In order to receive better reimbursement from insurance companies, directors should review terms, Current Procedural Terminology codes, and existing cost structures before negotiating.
Sleep medicine is one of the very few fields of medicine where reimbursements may actually be improving. When our advisors give lectures on the business practices of sleep medicine, one of the questions most frequently asked of them is: Can you give me further information on reimbursement including coding and billing practices?
Much of reimbursement lies in the early stages of contracting with insurance companies, since Medicare rates are set. Having a dedicated and well-seasoned team of professionals to review existing cost structure and expenses before starting to negotiate contracts is essential. This is not to say that one must have professionals who have experience in sleep medicine services (although that is ideal), but rather have on staff those individuals who know how to contract for any ancillary medical service by analyzing the costs and expenses involved in these types of service. A simplified list of the expenses involved with performing a sleep study may include cost of hardware and software amortized more than 5 years, cost of supplies used in a sleep study (disposable electrodes, and paste), technician payroll, rent and utilities, insurance, transcription services, administrative staff payroll, and interpreting physician fee. In 1994, the American Sleep Disorders Association performed a survey that estimated the total technical expense of running a sleep study to be $558. Broken down, that figure included personnel cost=$357, depreciation=$53, supplies=$58, and rent/overhead=$90. Recently, we at the Sleep Center Management Institute, Atlanta, developed a technical cost structure that was closer to $630, using the aforementioned list of costs (excluding physician fee). The average reimbursement for professional fees associated with sleep services currently appears to be $200. Current Medicare fee schedules will be discussed later in the article to help give some form of comparison. It is essential that billing, collection, and payment policies be described and agreed on by all parties. Once these numbers have been calculated for a specific laboratory and an estimate has been predicted for the number of sleep studies that will be paid by the insurance carrier, the sleep center director has one piece of the puzzle to negotiate profitable contracts with medical directors at the insurance companies.
Reviewing the Contract
The next step is to thoroughly review the terms of the contract. Cost aside, there are other issues involved in the economics of the contract including time frame of services and when (or if) the group can renegotiate rates of service. More specifically, there should be some clarification of the specific Current Procedural Technology (CPT) codes that will be approved for fees and some limit on the authorization processes required to perform services. There should be some mention of which physicians can perform services (based on specialty education) and the process for adding or deleting these physicians when staffing changes occur. A published schedule of rates is usually better than usual and customary as well as receiving payment on a fee-for-services schedule until volume in the center increases. Then a detailed timeline for payment will be needed. Try to place insurance verification in the companys hands; this will also help create a paper trail in the case of refusal of payment. There needs to be a mutually agreed on termination period and payment schedule in case there is cause for either side to leave the table. It is also important to recognize that there may be some exclusive dealings and noncompete clauses imbedded in the contracting language, which at first may not be important but later can be crucial.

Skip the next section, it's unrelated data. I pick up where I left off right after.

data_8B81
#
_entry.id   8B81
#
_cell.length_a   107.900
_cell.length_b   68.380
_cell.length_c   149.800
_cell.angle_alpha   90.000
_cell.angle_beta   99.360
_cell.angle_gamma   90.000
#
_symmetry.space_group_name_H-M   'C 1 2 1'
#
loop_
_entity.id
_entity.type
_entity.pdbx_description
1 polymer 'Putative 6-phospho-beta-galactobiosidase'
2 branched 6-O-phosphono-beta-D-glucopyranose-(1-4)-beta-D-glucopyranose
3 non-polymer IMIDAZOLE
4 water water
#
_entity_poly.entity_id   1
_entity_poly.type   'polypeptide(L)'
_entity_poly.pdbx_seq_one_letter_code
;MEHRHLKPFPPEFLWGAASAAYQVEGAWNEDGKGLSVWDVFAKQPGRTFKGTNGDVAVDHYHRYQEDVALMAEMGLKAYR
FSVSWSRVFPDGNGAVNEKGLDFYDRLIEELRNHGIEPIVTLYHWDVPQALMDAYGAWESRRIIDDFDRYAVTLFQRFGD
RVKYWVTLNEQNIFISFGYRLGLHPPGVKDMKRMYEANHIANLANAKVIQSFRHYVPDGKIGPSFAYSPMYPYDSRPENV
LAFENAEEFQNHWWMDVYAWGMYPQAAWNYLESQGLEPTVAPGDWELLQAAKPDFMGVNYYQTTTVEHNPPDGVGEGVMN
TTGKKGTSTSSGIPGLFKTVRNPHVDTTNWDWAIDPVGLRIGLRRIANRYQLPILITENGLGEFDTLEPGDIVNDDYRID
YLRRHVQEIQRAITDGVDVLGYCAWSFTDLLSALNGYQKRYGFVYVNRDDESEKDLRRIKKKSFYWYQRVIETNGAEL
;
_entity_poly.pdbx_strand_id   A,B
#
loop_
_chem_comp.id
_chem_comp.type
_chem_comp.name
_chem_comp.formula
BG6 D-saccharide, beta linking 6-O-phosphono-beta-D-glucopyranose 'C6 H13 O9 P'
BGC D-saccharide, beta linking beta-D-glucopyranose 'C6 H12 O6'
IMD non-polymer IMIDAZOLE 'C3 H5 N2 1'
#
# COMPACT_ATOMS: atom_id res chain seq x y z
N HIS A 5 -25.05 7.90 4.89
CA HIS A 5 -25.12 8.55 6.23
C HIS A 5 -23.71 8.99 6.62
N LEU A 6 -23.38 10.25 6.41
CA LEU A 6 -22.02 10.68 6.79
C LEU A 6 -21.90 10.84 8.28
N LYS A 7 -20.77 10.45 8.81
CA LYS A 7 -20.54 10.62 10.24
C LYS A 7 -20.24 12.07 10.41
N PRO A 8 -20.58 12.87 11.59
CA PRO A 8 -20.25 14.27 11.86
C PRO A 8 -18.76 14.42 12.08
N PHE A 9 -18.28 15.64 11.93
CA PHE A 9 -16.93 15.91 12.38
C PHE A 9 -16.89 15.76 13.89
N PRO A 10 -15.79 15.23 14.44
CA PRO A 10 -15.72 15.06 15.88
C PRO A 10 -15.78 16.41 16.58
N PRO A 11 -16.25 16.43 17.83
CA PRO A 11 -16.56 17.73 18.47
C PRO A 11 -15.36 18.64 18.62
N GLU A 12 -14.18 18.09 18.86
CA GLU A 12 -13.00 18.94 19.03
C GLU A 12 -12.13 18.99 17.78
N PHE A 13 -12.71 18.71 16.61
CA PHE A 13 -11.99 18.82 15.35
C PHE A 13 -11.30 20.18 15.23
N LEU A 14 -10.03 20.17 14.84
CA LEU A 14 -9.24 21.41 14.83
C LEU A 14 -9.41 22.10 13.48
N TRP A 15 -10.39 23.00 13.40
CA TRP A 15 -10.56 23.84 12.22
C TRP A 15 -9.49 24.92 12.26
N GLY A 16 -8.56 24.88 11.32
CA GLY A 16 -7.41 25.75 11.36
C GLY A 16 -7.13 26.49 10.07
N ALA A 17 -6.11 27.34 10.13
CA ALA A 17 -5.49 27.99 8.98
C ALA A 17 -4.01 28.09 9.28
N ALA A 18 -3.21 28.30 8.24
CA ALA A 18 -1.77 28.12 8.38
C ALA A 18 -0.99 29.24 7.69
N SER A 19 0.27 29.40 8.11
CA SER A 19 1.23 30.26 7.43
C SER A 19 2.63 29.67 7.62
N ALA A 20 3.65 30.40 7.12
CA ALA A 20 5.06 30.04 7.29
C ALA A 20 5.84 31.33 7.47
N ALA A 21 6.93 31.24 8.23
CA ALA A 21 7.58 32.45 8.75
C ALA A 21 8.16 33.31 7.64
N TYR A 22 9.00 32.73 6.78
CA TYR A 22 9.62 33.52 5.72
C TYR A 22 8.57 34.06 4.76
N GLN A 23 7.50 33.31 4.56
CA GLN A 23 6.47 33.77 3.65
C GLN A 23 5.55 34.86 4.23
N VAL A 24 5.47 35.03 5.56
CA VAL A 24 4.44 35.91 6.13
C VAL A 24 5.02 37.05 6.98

With these issues in mind, it is also important to recognize that the people with whom you are negotiating these contracts may not always know that much about sleep medicine.
Not many medical directors of managed care companies are up to speed on sleep issues, for either medicine or reimbursement. This makes intuitive sense since they have a great deal of medical issues to contend with on a daily basis and sleep medicine is so cutting edge. It is important to create a working and manageable relationship with each carrier, and sometimes each director or staff member personally. We have made suggestions in the past on educating these people by having lunch and learn sessions. In these sessions someone (often the centers medical director) can answer questions, give a presentation, and distribute concise information regarding the centers services and when these services are appropriate. We have been told in the past that the information booklets we have distributed to medical directors have become reference guides for answering questions about sleep services with all the laboratories and centers that contracts with the company. Once the insurance company medical directors and contracting staff are educated, it is time to review and educate the staff about sleep medicine practices.